The Phillips Collection announces the endowment of its Chief Diversity Officer position with a historic $2 million gift from Lynne and Joe Horning in 2021. This transformative gift dramatically enhances the Phillips’s commitment to diversity, equity, accessibility, and inclusion (DEAI). After a year where our country and the world faced a reckoning with racial justice and systemic inequalities, this generous gift comes at a time when the museum is intentionally moving towards building a more equitable workforce, which requires a long-term and sustained commitment; this endowment makes this work possible.
“This generous gift affirms a significant and strategic commitment to DEAI as a fundamental part of the Phillips’s future, especially as the museum starts its next century,” says Vradenburg Director & CEO Dorothy Kosinski. “Lynne and Joe Horning—who have been passionate supporters of the museum for over 20 years—have made it possible for us to accelerate our promises to tackle the challenge of creating a welcoming, inclusive space for our staff, visitors, and community. We thank them for their dedication to the Phillips, and for their deep commitment to improving education and the arts throughout Washington, DC.”
“We are honored to substantially support the important DEAI work of The Phillips Collection that is being led by Makeba Clay. Issues of racial justice, equity, and arts education have been passions of ours for many years. The need for, and impact of this important work has been felt across the institution and by the trustees, and we are looking forward to the continued growth of the Phillips’s DEAI initiatives so that the museum can increase its positive impact on the community and beyond,” says Lynne Horning.
Makeba Clay, a nationally recognized leader with over 20 years of experience in higher education and cultural institutions, joined the Phillips as the museum’s inaugural Chief Diversity Officer in March 2018. During her tenure, Clay has worked to help reshape the institution through strategic and comprehensive engagement with DEAI values in all facets of the museum’s work and culture. Highlights to date of her many contributions include: embedding DEAI into the museum’s strategic plan, working cross-departmentally to implement new diversity initiatives such as establishing paid internships and fellowships to help eliminate barriers to entry into the field, the development of an institution-wide anti-racism training program, and instituting DEAI as a focus of the Board. In addition to her role at the Phillips, Clay serves as a Senior Diversity Fellow for the American Alliance of Museums (AAM), and serves on the National Advisory Council for Museum Hue and Arts Administrators of Color, sharing and building on the Phillips’s work in the DEAI space on a national level.
“This gift reinforces The Phillips Collection’s work in DEAI,” says Chief Diversity Officer Makeba Clay, “and comes amid the social unrest occurring across the country in support of Black lives, and as museums are facing charges to address their exclusionary history and practices. This gift is a remarkable testament to the museum’s vision to deeply enshrine DEAI values across the institution and it will propel the Phillips to become a leader in this evolving space.”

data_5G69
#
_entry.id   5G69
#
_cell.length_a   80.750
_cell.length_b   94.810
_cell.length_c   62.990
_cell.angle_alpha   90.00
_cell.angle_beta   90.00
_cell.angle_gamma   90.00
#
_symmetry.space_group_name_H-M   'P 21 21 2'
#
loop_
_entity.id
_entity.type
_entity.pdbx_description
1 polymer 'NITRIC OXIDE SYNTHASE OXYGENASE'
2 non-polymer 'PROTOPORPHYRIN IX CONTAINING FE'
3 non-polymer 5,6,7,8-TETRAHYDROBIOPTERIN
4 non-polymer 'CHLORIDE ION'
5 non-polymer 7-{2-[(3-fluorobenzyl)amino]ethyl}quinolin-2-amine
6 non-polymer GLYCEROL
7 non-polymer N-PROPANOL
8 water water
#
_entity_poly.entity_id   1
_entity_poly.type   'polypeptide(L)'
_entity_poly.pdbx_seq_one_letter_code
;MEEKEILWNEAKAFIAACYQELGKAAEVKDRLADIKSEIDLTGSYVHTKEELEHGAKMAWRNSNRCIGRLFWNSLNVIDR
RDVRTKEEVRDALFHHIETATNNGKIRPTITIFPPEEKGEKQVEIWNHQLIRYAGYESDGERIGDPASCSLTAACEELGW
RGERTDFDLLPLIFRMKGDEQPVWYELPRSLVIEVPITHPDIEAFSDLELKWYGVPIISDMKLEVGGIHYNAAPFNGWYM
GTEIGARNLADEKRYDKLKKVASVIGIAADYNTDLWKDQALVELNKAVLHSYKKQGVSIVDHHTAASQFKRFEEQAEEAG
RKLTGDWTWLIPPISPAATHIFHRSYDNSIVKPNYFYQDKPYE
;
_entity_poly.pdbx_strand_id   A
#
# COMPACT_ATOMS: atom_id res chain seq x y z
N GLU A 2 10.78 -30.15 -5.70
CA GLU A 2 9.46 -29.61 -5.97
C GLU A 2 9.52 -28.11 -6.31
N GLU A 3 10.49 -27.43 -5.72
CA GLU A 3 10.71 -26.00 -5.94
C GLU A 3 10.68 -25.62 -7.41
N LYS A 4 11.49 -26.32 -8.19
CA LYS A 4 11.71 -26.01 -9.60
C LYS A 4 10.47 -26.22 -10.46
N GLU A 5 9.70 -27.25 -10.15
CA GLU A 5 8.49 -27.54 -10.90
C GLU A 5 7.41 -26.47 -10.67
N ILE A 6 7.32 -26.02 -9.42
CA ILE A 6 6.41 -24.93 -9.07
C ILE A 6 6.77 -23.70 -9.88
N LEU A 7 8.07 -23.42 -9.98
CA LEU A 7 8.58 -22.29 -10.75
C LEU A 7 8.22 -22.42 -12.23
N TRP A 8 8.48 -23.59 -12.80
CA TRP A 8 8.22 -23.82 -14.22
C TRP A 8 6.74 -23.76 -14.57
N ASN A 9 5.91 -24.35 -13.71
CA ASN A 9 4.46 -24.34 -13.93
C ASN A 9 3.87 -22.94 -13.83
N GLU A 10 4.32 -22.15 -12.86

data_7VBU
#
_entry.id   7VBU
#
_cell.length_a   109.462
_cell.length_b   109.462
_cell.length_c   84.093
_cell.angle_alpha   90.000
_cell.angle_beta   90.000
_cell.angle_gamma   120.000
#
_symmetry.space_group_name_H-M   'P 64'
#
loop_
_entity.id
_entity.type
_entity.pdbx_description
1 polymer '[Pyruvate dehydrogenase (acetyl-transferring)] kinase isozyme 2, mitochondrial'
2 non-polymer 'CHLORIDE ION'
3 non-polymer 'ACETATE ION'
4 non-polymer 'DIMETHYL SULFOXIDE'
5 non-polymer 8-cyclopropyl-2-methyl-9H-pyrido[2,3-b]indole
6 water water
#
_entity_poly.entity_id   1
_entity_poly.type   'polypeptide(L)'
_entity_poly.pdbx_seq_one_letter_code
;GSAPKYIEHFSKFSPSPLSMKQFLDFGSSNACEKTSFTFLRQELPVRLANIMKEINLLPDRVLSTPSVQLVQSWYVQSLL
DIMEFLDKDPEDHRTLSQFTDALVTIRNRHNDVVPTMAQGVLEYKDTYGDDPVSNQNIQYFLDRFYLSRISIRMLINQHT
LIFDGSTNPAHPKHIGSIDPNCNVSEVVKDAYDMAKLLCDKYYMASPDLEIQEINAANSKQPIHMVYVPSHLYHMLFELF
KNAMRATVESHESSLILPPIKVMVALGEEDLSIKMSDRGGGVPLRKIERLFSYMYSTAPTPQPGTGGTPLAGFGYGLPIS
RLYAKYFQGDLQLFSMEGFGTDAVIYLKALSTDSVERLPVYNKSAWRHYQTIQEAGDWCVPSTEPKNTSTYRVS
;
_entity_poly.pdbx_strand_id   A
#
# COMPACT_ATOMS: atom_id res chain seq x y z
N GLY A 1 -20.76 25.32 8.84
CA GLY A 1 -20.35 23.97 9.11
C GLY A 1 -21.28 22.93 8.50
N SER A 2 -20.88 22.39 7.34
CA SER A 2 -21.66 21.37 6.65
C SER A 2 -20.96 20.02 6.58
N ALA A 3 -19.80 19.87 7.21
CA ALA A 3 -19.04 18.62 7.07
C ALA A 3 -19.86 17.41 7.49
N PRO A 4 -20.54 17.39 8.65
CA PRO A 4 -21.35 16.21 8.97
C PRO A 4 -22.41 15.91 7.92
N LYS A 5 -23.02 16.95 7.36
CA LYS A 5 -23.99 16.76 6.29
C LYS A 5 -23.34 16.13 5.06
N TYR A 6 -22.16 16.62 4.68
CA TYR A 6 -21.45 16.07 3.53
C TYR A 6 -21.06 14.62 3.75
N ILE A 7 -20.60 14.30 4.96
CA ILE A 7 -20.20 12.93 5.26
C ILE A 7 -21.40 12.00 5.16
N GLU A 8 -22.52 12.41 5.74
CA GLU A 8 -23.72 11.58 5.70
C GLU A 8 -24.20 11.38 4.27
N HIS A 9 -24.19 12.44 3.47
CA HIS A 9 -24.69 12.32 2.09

Lynne Horning is an artist, arts education advocate, and committed philanthropist. A member of the Board of Trustees since 2007, Horning has notably led the board’s Education and Community Engagement Committee, which works closely with the museum’s educators to guide its programming to ensure the most impactful service to our community. She was involved with developing the Phillips’s partnership with the Town Hall Education Arts Recreation Campus (THEARC) in Southeast DC, where the Phillips became a resident partner in 2018; Phillips@THEARC presents arts-infused programs and resources for residents living east of the Anacostia River.
Joe Horning is the founder and CEO Emeritus of Horning Brothers, a real estate management and development company. For over 60 years, the company has built and still manages a wide range of housing serving diverse demographics in nearly every Ward of the city as well as suburban Maryland. The company has received awards and recognition for creating mixed-use, neighborhood-oriented projects at Tivoli Square in Columbia Heights and Stanton Commons in Ward 8. Joe most recently served on the boards for the Washington Middle School for Girls, Live It Learn It, and City First Bank. In 2002, Joe and Lynne were recognized as Washingtonians of the Year.
Joe and Lynne established the Horning Family Foundation in the late 1990s. The foundation partners with organizations and community-led efforts to build a movement to create individual and institutional change, build power, transform systems, and achieve racial justice and equity for Black children and families. The foundation currently focuses its efforts on education in Washington, DC.